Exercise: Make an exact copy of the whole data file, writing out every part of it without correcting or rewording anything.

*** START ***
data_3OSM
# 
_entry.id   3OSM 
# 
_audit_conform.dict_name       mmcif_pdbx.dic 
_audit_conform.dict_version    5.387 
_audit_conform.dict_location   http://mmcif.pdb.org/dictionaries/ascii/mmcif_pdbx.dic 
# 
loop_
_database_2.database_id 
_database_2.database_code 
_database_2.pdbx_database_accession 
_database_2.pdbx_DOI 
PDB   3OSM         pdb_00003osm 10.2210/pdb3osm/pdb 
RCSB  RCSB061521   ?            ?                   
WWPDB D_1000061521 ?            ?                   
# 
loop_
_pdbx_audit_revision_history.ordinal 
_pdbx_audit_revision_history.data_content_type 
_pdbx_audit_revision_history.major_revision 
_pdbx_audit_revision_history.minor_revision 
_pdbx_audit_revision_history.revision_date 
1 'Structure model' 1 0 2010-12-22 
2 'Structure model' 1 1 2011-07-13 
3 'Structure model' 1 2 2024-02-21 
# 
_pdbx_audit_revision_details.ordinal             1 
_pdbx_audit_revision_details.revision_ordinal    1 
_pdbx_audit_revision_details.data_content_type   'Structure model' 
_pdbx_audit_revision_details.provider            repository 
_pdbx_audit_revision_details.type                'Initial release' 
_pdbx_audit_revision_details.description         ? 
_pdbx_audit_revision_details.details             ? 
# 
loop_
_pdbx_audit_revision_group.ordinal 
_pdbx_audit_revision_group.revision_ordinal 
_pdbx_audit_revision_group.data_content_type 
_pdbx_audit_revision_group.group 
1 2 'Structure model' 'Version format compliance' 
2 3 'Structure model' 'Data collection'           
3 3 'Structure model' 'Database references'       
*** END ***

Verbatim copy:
data_3OSM
# 
_entry.id   3OSM 
# 
_audit_conform.dict_name       mmcif_pdbx.dic 
_audit_conform.dict_version    5.387 
_audit_conform.dict_location   http://mmcif.pdb.org/dictionaries/ascii/mmcif_pdbx.dic 
# 
loop_
_database_2.database_id 
_database_2.database_code 
_database_2.pdbx_database_accession 
_database_2.pdbx_DOI 
PDB   3OSM         pdb_00003osm 10.2210/pdb3osm/pdb 
RCSB  RCSB061521   ?            ?                   
WWPDB D_1000061521 ?            ?                   
# 
loop_
_pdbx_audit_revision_history.ordinal 
_pdbx_audit_revision_history.data_content_type 
_pdbx_audit_revision_history.major_revision 
_pdbx_audit_revision_history.minor_revision 
_pdbx_audit_revision_history.revision_date 
1 'Structure model' 1 0 2010-12-22 
2 'Structure model' 1 1 2011-07-13 
3 'Structure model' 1 2 2024-02-21 
# 
_pdbx_audit_revision_details.ordinal             1 
_pdbx_audit_revision_details.revision_ordinal    1 
_pdbx_audit_revision_details.data_content_type   'Structure model' 
_pdbx_audit_revision_details.provider            repository 
_pdbx_audit_revision_details.type                'Initial release' 
_pdbx_audit_revision_details.description         ? 
_pdbx_audit_revision_details.details             ? 
# 
loop_
_pdbx_audit_revision_group.ordinal 
_pdbx_audit_revision_group.revision_ordinal 
_pdbx_audit_revision_group.data_content_type 
_pdbx_audit_revision_group.group 
1 2 'Structure model' 'Version format compliance' 
2 3 'Structure model' 'Data collection'           
3 3 'Structure model' 'Database references'       